Chinese mining operations have resumed in one of two sites in Qinghai province where clashes last week between police and Tibetan protesters left dozens injured and eight detained, according to a local source.
Meanwhile, work remains stalled at the second site while developments at a third remain unclear, a resident of Qinghai’s Dzatoe (in Chinese, Zaduo) county told RFA’s Tibetan Service on Monday.
“In the Atod area, mining is going on, while in Dzachen equipment is in place but has not been started up, and the mine workers have not arrived,” RFA’s source said, speaking on condition of anonymity.
On Friday, Chinese security forces stormed two of the three mining sites in the mountainous area where demonstrators had been in a standoff with Chinese mine workers since early in the week.
One source in Dzatoe said at least 500 armed police had carried out the operation at the Atod Yultso and Dzachen Yultso sites, and were expected to target the third site, Chidza Yultso, at the weekend.
Though local Tibetans have attempted to block the mining work at Chidze, “the work is still going on,” RFA’s source said.
“There has been no information about a crackdown on Tibetans at this site,” he said.
Following the crackdown at Atod, eight Tibetans were detained, with six later released under instructions not to leave the area and two still held in custody.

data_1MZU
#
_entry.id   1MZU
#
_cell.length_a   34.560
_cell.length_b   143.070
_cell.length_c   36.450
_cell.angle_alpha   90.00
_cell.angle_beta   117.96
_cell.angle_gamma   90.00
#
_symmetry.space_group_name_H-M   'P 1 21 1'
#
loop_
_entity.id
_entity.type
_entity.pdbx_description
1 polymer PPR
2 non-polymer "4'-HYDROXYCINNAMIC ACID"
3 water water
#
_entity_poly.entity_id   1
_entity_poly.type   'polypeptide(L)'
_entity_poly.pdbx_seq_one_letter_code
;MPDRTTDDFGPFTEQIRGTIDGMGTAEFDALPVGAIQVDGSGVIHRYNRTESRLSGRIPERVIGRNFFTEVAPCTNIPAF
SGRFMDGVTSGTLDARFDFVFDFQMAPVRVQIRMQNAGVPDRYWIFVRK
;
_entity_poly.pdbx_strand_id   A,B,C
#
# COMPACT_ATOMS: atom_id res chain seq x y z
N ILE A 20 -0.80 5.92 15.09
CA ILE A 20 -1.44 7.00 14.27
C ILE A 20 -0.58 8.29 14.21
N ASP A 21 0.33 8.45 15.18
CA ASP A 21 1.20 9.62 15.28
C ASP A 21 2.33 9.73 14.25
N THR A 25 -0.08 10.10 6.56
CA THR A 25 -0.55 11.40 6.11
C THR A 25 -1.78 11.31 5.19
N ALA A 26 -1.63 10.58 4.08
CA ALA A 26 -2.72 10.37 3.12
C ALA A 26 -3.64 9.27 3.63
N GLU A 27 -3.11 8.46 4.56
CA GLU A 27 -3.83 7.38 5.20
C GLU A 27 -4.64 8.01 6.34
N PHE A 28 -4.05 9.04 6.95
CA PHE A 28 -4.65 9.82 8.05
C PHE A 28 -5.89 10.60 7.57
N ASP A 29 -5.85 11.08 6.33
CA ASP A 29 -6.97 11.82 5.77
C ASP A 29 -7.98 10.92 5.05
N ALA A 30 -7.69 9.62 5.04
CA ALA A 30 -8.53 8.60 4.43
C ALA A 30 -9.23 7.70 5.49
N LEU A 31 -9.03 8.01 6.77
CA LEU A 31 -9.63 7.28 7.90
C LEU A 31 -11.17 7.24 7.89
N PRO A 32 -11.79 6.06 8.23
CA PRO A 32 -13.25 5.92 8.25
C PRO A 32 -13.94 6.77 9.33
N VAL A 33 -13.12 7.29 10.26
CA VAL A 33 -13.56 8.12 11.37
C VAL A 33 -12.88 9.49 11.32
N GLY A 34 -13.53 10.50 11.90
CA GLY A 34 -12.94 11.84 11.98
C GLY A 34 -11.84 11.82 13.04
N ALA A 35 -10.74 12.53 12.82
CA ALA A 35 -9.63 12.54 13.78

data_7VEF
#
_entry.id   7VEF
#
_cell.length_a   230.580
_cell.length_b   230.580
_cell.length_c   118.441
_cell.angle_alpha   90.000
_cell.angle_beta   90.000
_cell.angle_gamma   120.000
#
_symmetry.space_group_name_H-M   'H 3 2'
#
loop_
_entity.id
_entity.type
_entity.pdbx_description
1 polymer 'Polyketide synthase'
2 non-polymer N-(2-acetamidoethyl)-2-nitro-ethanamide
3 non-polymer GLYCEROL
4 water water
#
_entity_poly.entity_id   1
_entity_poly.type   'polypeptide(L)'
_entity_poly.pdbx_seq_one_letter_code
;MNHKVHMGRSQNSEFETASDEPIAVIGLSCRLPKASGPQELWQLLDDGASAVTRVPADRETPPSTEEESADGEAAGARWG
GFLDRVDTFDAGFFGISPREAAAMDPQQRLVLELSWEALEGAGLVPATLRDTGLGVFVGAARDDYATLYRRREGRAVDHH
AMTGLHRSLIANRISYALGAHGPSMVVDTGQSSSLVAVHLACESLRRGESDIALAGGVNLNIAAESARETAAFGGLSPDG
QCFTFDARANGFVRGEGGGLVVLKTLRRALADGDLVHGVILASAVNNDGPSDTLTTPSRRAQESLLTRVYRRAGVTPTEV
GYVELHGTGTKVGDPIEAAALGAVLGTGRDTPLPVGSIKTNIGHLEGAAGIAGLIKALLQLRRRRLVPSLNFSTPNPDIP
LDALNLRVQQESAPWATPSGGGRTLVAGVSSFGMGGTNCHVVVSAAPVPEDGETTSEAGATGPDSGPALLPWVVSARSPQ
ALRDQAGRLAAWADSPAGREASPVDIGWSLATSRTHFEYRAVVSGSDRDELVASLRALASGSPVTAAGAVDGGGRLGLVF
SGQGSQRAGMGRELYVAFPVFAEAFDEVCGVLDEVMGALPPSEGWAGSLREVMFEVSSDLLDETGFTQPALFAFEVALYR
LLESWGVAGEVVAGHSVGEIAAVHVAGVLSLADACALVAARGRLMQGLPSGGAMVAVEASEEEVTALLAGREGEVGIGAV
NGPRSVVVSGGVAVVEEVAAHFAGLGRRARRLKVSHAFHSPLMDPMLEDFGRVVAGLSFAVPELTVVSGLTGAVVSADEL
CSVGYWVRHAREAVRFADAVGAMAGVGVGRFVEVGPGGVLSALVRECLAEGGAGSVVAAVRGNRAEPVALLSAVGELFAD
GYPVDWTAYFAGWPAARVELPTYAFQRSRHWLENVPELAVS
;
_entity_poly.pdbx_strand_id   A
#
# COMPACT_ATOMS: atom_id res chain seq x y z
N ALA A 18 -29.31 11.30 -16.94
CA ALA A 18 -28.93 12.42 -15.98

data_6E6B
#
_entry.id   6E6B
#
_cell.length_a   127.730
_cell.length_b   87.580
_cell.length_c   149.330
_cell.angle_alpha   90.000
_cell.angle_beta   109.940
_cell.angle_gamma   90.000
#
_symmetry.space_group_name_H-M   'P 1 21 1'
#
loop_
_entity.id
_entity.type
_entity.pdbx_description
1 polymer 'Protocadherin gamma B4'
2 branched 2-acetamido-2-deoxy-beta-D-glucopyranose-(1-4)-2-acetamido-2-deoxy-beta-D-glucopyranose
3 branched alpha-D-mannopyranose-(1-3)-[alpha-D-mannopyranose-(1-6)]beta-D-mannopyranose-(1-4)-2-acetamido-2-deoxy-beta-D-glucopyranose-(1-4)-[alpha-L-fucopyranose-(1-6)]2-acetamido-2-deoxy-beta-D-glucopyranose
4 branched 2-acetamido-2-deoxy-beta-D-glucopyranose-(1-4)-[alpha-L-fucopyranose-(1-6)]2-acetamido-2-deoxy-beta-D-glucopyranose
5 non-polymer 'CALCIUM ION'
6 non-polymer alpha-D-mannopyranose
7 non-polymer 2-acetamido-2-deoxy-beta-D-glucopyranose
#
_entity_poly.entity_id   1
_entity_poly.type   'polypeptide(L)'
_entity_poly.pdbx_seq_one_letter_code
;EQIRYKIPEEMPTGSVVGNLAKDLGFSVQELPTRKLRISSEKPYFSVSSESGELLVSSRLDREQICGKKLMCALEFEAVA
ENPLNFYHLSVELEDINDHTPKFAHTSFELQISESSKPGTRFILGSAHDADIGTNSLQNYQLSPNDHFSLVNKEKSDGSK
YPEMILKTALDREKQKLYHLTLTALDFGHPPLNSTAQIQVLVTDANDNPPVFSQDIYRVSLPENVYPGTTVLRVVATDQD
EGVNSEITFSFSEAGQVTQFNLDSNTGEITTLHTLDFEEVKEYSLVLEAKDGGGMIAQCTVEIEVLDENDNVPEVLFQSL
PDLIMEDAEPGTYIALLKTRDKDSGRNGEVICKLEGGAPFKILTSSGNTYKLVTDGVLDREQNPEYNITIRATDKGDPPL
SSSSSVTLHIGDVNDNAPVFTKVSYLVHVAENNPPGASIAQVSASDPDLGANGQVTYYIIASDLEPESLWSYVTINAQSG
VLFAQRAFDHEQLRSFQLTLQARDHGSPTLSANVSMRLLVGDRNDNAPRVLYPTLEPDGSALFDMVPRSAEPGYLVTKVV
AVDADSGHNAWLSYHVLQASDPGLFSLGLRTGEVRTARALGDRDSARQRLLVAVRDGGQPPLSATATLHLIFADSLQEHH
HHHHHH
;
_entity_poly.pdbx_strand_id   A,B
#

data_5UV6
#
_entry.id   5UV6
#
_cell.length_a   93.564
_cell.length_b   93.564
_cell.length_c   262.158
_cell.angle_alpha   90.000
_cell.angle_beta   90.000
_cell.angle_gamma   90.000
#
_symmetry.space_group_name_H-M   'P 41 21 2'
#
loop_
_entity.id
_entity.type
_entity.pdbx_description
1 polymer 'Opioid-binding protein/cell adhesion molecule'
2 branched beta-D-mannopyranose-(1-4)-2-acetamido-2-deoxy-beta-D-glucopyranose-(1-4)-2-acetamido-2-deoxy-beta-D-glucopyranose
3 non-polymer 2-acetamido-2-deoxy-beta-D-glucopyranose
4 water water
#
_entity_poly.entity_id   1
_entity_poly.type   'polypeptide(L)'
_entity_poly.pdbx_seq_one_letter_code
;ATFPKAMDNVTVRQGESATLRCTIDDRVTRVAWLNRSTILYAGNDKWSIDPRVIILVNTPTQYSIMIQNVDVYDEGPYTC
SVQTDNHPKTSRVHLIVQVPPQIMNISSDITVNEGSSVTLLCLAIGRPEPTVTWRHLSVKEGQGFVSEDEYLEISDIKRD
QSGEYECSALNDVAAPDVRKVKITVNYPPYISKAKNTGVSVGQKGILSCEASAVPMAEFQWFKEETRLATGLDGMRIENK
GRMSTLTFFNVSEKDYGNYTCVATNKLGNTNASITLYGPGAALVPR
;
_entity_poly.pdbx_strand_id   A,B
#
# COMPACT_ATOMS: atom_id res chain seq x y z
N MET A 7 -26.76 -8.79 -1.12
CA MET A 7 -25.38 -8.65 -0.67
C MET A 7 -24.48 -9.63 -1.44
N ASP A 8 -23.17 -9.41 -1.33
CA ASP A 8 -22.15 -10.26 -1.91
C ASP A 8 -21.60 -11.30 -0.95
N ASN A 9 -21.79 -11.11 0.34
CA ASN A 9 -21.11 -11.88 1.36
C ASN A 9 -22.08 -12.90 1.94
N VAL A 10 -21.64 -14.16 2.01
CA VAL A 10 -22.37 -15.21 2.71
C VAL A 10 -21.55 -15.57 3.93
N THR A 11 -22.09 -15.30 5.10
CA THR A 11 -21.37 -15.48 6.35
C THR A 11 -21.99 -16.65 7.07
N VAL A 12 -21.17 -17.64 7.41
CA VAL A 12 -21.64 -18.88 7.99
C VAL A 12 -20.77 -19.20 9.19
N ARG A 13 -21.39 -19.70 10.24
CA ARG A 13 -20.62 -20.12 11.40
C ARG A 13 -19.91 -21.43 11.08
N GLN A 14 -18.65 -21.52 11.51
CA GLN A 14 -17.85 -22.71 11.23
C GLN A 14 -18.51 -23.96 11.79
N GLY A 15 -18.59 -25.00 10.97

“They are Beri Choetuk and Tsondru Gyatso,” RFA’s source said, adding that Gyatso is being held under especially tight restrictions.
“His family members are not allowed to see him,” he said. “In fact, none of the Tibetans in Dzatoe are permitted to leave the area, and their movements are being strictly controlled.”
Two other Tibetan protest leaders—Ketsa Sodor from Atod and Gyaltsen from Dzachen—have now “disappeared,” he said.
“They were both threatened with detention, and later they disappeared. Both of them were the heads of nomadic villages.”
A protester named Sogpo Choedrup who stabbed himself to protest last week’s crackdown has meanwhile survived his wounds, RFA’s source said.
“He was extremely angry when the Chinese force cracked down on innocent Tibetans who were just trying to protect their sacred mountains and environment, and he felt that he should not hesitate to end his life in protest,” he said.
“His condition is serious, but the doctors have said he will survive,” he added.
Tibetan residents of the area have long regarded the mountains targeted for mining as the abodes of protective deities, and documents with government seals appearing to give central government approval for the work were later found to be fakes, he said.
“So this year, the Tibetans were determined to resist the mines.”
Reported by Lobsang Choephel for RFA’s Tibetan Service. Translated by Karma Dorjee. Written in English by Richard Finney.